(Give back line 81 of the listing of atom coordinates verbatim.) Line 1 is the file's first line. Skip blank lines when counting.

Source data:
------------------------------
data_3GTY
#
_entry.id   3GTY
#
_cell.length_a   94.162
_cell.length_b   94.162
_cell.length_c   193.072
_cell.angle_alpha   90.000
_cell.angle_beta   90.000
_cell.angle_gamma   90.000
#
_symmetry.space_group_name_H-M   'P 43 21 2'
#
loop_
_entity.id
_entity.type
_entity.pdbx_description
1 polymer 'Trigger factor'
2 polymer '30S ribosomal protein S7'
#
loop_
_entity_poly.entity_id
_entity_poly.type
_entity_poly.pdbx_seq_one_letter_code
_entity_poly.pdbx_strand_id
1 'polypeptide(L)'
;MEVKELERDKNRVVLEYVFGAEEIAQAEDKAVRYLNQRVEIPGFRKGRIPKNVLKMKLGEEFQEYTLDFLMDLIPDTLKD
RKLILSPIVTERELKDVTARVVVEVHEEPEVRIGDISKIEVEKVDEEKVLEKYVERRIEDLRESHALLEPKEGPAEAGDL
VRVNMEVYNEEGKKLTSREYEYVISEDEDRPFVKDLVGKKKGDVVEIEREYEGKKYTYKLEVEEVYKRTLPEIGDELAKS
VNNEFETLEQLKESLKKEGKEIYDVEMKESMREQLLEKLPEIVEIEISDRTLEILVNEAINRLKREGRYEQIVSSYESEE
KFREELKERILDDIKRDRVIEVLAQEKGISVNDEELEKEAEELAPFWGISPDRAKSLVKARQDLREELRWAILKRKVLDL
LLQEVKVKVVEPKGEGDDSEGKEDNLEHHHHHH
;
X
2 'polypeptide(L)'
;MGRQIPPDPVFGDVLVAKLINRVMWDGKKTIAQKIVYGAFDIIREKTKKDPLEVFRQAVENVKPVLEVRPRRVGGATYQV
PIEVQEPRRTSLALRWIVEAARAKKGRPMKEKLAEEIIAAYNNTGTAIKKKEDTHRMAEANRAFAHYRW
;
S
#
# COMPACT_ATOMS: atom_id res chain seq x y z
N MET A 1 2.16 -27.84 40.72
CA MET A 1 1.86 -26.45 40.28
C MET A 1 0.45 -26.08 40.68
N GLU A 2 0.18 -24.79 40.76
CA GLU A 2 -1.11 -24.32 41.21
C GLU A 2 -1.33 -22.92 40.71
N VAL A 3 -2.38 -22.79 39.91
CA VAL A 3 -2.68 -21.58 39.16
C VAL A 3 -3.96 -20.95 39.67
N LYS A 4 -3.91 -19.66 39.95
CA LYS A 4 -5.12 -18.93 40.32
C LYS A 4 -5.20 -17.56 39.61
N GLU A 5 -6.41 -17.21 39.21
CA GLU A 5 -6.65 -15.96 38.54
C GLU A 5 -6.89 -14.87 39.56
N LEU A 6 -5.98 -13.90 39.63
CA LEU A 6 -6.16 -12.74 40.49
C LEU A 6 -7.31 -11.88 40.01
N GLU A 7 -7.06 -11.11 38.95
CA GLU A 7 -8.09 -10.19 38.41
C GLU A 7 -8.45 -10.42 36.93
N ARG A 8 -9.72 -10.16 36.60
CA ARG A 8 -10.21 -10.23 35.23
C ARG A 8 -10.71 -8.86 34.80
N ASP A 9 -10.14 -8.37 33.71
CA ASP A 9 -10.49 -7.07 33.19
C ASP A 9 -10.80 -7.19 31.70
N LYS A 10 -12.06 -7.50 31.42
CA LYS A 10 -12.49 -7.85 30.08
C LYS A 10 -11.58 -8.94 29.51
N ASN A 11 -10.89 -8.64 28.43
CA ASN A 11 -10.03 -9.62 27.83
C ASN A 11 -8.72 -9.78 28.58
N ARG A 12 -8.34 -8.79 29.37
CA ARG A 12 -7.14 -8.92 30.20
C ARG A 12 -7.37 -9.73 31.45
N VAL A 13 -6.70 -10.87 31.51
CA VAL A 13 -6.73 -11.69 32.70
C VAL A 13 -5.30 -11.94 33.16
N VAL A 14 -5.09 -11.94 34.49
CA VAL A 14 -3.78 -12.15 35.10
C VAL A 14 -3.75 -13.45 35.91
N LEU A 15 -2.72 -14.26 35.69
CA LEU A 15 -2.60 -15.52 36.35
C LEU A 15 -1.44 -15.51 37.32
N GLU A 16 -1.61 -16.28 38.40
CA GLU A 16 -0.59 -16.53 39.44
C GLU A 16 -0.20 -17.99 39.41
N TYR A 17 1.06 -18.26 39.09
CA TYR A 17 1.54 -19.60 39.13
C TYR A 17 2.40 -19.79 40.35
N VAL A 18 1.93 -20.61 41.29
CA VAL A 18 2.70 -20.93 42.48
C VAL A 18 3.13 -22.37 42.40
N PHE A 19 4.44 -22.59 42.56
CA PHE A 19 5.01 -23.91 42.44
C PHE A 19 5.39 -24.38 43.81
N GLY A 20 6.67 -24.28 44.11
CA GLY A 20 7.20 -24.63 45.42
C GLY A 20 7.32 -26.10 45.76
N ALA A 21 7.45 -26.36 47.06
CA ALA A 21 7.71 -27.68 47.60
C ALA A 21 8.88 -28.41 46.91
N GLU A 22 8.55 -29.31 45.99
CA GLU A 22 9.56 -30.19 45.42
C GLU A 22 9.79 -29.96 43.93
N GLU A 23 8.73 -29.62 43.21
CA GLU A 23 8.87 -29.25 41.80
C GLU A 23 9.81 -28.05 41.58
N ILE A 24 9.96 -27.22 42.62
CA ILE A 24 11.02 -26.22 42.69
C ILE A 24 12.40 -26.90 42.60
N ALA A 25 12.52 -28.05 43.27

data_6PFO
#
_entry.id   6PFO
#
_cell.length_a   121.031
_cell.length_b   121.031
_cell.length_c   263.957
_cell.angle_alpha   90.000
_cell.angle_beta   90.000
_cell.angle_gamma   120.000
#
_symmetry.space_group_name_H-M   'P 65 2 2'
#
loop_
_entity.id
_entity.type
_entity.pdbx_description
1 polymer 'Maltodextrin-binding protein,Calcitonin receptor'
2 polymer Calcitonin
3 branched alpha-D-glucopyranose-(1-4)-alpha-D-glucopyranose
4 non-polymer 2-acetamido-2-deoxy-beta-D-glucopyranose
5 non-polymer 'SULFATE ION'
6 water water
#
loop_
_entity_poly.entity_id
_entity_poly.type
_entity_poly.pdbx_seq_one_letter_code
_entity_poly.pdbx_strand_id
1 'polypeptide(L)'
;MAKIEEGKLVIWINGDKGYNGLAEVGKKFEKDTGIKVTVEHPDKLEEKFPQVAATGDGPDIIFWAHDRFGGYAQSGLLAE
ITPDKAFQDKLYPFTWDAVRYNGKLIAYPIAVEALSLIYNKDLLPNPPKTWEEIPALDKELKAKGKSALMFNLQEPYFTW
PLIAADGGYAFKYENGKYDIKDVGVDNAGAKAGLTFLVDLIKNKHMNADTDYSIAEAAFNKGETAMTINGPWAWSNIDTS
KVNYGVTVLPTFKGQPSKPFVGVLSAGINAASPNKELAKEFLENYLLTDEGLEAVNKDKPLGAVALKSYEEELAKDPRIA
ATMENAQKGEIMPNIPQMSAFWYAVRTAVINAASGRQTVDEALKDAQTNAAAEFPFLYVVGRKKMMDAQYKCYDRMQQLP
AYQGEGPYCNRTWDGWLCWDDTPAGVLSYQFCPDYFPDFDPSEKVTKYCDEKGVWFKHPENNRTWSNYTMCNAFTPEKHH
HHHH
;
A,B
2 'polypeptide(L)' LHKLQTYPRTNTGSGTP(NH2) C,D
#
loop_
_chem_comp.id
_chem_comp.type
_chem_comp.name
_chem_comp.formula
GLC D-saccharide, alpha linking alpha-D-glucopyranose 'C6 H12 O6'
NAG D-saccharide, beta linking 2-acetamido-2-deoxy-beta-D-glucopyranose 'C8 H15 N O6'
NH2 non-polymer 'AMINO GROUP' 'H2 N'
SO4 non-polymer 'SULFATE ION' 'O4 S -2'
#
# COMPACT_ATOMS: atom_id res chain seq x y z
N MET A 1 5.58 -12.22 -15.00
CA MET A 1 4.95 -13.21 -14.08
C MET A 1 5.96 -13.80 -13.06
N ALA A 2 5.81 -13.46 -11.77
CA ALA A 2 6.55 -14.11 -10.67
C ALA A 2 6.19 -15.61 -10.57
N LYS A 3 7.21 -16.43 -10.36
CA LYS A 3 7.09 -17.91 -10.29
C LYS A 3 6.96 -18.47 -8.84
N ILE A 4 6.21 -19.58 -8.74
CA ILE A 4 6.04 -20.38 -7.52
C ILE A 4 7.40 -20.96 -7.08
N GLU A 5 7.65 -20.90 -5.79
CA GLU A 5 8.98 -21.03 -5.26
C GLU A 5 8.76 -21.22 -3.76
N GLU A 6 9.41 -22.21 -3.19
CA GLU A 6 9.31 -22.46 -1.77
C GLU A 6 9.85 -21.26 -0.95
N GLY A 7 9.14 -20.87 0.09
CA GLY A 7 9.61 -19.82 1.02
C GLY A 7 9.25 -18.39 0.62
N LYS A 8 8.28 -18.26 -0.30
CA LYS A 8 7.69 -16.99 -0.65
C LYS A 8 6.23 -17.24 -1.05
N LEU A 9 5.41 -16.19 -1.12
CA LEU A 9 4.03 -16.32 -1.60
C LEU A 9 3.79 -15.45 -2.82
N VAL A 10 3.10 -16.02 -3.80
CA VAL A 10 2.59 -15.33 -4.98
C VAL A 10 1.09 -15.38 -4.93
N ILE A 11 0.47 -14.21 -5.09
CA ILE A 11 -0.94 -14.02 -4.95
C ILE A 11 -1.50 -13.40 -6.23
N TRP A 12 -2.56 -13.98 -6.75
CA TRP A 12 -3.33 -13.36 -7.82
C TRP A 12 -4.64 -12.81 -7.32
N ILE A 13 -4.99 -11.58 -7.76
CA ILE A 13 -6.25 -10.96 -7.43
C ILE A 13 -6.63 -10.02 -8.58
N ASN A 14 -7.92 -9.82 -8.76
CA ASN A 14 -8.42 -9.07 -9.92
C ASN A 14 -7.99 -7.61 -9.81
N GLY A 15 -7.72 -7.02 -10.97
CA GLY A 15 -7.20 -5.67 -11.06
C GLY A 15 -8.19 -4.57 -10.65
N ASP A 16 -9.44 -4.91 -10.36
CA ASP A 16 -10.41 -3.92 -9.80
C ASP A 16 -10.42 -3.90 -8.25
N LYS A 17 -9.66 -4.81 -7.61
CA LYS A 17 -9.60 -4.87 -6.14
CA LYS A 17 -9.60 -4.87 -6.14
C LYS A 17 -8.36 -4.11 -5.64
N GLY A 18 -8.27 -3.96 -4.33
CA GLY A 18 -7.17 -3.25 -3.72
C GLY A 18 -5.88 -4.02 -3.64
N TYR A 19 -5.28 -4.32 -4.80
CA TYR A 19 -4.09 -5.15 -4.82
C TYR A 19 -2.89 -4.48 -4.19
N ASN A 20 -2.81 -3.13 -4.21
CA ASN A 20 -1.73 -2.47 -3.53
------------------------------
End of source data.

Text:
N VAL A 14 -5.09 -11.94 34.49